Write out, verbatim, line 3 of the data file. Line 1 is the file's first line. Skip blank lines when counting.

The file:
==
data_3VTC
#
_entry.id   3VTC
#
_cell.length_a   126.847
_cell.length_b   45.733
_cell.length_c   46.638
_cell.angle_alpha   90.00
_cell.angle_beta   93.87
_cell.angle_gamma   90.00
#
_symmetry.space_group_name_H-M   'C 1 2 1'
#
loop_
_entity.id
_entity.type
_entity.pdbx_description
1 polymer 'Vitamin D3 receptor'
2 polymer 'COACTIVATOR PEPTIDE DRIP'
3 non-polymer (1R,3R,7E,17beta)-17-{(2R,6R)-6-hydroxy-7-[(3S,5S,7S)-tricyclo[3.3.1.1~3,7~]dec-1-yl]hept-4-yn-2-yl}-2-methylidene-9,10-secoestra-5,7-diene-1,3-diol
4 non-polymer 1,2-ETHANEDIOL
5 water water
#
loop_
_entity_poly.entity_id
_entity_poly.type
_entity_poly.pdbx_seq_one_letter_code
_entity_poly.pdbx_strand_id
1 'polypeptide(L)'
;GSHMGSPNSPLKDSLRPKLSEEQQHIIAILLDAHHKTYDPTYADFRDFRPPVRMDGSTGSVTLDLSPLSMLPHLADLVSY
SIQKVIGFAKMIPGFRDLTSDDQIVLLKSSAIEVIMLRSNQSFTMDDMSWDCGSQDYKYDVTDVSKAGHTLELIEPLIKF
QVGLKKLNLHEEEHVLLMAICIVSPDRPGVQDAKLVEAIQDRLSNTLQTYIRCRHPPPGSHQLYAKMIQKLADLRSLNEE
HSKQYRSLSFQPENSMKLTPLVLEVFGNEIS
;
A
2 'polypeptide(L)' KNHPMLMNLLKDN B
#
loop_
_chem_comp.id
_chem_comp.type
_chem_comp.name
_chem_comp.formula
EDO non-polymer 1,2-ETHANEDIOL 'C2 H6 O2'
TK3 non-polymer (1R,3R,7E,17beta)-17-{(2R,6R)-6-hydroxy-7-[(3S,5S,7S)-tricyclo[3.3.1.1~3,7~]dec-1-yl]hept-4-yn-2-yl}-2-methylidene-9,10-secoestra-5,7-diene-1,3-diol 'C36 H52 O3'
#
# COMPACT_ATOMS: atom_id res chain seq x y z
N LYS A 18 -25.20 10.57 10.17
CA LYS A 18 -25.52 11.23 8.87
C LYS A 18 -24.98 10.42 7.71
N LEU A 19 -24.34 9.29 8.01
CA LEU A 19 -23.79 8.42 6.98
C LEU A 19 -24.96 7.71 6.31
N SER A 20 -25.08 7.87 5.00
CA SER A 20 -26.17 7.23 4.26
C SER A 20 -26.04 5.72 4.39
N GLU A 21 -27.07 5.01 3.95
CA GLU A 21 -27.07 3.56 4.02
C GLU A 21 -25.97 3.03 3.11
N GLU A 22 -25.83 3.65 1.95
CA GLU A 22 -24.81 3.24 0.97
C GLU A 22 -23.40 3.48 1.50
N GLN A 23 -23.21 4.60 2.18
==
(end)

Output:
_entry.id   3VTC